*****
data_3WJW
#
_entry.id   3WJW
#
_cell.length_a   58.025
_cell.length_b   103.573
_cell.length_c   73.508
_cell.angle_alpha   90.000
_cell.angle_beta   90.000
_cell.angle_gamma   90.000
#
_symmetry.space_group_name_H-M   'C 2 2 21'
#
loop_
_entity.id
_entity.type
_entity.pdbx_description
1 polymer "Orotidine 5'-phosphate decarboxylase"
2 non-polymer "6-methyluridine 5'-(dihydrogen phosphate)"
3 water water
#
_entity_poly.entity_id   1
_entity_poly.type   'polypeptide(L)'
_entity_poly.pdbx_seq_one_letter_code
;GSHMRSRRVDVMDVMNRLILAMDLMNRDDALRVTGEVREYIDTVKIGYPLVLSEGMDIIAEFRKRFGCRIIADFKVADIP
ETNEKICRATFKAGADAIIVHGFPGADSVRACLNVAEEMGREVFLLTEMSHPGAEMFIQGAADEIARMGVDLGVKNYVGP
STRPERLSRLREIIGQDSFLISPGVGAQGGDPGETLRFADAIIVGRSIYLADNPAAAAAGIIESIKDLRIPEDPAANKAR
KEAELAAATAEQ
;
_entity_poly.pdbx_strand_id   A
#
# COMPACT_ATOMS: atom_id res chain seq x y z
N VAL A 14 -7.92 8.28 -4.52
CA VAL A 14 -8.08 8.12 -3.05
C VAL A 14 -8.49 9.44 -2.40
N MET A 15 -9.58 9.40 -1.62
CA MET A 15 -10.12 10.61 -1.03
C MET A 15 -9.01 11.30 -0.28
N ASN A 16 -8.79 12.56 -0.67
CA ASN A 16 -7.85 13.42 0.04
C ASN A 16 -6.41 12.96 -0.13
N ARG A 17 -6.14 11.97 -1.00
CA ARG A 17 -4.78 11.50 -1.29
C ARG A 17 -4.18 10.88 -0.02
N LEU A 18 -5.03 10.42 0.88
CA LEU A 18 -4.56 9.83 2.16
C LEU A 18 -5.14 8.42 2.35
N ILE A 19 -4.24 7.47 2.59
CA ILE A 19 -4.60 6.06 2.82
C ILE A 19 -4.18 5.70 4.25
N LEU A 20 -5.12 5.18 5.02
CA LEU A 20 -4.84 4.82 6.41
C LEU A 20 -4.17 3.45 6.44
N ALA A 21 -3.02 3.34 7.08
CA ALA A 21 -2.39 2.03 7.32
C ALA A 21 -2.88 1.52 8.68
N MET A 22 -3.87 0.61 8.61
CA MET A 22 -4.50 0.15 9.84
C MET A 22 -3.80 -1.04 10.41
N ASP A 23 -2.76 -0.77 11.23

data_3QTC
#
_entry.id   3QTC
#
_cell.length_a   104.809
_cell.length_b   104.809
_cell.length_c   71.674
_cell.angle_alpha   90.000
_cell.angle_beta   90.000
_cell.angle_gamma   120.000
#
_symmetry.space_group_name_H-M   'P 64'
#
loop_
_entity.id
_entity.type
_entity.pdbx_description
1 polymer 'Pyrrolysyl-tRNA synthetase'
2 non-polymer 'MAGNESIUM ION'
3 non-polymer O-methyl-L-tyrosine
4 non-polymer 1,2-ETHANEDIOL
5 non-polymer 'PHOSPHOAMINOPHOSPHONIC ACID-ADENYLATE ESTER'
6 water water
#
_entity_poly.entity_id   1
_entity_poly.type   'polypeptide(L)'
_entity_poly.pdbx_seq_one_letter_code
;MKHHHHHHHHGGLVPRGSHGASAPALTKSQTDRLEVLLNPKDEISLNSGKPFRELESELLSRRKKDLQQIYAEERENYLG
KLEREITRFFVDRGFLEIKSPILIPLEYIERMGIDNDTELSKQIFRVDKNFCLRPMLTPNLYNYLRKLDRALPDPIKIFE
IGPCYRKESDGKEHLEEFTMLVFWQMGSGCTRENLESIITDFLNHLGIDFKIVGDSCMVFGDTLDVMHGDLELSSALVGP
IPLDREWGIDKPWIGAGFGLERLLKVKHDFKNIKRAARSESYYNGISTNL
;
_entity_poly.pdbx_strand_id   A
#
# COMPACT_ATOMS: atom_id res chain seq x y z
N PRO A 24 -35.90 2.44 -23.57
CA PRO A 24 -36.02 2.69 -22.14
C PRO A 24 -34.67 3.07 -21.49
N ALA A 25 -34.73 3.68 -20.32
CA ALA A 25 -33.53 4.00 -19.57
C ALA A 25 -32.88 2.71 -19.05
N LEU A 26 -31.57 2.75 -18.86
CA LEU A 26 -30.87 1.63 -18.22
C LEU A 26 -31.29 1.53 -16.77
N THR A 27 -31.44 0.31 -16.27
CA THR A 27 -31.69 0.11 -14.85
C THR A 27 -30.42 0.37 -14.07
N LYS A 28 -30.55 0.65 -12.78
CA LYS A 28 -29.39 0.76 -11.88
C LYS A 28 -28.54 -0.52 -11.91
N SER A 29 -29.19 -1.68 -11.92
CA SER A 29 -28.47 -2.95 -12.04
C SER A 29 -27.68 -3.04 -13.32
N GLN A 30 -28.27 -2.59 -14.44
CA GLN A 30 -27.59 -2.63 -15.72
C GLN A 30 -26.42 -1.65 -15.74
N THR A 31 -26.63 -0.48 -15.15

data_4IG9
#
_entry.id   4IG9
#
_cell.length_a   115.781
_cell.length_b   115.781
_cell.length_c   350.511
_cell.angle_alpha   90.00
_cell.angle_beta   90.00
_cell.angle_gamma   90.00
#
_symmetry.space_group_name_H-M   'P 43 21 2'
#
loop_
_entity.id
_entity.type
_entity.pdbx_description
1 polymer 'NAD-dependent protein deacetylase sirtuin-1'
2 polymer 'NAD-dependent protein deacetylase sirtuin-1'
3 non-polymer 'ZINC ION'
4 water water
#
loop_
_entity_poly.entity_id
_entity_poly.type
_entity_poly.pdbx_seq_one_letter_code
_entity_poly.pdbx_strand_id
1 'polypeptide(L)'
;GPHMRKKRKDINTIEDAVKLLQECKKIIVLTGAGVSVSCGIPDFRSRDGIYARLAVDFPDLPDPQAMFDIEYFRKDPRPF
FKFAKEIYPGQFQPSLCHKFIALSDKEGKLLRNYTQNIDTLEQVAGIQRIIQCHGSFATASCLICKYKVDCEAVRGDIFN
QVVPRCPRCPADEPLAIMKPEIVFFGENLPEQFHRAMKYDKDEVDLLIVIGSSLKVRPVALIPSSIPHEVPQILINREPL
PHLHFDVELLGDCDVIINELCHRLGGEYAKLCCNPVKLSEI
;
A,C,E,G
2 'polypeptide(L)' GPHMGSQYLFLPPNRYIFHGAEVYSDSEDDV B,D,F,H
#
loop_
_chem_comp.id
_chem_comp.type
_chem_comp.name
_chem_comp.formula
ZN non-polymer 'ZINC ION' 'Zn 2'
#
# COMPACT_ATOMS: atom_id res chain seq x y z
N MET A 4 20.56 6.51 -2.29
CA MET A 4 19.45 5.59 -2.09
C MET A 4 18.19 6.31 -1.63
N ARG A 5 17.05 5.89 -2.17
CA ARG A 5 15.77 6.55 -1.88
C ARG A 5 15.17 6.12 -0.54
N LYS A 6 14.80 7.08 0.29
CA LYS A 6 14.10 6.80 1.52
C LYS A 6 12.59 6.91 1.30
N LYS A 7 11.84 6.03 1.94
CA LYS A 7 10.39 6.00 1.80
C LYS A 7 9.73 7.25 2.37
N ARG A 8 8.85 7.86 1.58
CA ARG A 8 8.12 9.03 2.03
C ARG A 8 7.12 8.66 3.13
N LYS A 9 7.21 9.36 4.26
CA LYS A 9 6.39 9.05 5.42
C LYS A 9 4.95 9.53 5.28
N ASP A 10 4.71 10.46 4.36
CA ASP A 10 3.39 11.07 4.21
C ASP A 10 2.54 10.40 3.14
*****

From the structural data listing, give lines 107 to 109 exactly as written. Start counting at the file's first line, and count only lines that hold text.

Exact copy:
C THR A 27 -30.42 0.37 -14.07
N LYS A 28 -30.55 0.65 -12.78
CA LYS A 28 -29.39 0.76 -11.88